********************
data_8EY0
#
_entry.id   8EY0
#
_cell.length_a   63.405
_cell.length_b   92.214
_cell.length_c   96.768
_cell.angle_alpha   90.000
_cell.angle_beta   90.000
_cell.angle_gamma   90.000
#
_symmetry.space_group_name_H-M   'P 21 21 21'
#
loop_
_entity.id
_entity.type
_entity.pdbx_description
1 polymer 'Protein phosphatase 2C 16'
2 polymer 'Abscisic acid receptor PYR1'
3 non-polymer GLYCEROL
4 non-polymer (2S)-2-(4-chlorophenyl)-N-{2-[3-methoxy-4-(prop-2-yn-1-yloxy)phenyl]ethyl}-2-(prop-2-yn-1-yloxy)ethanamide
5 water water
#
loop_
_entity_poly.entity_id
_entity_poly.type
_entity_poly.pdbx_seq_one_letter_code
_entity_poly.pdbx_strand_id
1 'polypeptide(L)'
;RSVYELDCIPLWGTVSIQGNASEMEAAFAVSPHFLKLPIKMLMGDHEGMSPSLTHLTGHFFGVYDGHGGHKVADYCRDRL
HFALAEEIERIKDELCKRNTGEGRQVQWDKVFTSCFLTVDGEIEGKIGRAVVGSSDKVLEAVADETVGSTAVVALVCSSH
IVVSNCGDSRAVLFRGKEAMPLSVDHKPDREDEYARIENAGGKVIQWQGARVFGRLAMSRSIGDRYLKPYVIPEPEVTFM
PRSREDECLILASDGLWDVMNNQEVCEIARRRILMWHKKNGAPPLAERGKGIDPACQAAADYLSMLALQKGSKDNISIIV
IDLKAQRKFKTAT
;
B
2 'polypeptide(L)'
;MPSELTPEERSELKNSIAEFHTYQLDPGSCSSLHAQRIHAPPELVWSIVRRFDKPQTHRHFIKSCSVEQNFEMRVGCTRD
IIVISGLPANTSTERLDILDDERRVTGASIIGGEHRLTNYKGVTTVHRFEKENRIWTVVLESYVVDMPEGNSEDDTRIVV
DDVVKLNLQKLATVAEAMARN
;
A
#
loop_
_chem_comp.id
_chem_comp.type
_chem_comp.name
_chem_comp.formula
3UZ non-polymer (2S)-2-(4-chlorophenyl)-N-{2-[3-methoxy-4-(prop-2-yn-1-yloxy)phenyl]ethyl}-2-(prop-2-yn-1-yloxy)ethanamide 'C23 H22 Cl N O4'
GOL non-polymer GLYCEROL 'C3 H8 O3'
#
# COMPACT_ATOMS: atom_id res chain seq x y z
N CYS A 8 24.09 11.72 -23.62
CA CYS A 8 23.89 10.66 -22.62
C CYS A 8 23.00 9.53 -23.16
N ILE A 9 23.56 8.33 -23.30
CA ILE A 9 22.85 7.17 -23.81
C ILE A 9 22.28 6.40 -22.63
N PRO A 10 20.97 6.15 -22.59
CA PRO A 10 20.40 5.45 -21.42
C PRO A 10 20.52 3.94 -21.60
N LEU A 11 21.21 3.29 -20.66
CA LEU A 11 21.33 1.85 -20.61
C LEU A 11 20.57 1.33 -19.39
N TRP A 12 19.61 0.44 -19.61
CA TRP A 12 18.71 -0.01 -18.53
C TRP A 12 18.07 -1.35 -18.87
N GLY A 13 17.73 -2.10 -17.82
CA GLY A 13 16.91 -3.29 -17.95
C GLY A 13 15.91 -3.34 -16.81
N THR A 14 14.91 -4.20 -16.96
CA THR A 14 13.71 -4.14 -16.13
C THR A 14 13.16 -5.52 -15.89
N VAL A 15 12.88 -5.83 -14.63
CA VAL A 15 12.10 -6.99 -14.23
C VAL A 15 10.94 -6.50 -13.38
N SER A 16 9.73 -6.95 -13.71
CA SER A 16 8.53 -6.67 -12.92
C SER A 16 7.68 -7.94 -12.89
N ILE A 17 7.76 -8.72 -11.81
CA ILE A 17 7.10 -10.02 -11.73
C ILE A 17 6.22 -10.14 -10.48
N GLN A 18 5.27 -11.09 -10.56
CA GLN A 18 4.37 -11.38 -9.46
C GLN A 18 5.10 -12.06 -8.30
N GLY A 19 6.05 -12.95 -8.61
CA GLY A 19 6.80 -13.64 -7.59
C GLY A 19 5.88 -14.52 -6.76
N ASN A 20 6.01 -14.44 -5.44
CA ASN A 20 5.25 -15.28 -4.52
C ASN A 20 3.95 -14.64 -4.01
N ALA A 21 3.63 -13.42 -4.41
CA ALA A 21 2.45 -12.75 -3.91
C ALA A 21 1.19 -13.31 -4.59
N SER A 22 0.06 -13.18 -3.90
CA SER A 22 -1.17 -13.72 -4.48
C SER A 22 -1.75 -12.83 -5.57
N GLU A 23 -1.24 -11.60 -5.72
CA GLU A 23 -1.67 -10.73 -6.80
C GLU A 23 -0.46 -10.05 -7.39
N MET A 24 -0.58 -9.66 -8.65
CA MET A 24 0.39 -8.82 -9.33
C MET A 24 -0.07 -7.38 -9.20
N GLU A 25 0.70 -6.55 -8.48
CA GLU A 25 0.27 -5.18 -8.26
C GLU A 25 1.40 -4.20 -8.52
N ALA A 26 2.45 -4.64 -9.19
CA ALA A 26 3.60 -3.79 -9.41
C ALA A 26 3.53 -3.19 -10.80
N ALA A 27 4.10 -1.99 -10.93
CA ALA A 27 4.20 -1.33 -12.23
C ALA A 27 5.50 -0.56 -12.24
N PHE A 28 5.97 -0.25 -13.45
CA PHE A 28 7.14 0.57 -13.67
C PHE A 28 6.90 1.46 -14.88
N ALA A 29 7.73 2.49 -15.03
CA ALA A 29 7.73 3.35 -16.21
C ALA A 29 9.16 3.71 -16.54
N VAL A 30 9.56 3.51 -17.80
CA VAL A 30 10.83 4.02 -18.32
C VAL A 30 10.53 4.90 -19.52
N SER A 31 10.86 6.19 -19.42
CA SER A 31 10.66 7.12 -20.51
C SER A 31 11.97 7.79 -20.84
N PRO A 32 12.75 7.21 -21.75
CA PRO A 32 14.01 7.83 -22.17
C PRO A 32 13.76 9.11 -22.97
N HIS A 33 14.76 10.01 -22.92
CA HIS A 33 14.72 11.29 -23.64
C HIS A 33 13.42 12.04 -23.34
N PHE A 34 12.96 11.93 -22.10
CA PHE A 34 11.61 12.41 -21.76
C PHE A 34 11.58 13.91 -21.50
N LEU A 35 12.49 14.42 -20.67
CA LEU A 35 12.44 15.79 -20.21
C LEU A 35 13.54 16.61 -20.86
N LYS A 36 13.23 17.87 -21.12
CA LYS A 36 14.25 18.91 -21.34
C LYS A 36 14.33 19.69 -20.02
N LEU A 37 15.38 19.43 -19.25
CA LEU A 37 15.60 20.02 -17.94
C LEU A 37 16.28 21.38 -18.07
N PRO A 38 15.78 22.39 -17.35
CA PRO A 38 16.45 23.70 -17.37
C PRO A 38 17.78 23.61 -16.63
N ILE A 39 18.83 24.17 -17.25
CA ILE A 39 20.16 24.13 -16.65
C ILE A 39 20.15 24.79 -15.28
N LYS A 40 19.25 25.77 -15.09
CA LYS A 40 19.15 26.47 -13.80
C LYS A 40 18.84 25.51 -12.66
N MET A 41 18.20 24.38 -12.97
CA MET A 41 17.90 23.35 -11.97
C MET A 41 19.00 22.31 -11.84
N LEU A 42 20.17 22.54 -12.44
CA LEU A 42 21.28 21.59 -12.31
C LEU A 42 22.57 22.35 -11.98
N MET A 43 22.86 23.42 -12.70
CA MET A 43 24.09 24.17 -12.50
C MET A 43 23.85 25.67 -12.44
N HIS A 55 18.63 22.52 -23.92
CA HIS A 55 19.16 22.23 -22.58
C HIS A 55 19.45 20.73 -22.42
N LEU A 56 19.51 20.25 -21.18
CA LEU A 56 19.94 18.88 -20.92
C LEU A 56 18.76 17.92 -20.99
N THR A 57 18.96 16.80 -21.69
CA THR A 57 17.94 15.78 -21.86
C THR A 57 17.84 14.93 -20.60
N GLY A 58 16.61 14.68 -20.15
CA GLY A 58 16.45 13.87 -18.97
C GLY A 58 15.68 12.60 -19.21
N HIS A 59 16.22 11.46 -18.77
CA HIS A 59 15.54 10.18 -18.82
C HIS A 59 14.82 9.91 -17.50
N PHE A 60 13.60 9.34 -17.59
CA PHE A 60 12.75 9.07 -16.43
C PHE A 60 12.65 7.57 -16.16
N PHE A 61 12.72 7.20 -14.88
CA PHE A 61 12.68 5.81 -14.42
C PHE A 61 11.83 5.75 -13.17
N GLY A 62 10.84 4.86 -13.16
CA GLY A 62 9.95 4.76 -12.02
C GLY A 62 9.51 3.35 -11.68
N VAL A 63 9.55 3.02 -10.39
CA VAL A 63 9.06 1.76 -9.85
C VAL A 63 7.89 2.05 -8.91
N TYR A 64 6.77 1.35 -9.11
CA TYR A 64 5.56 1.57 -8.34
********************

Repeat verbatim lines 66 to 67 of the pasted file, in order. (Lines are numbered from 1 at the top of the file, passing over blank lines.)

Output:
CA TRP A 12 18.71 -0.01 -18.53
C TRP A 12 18.07 -1.35 -18.87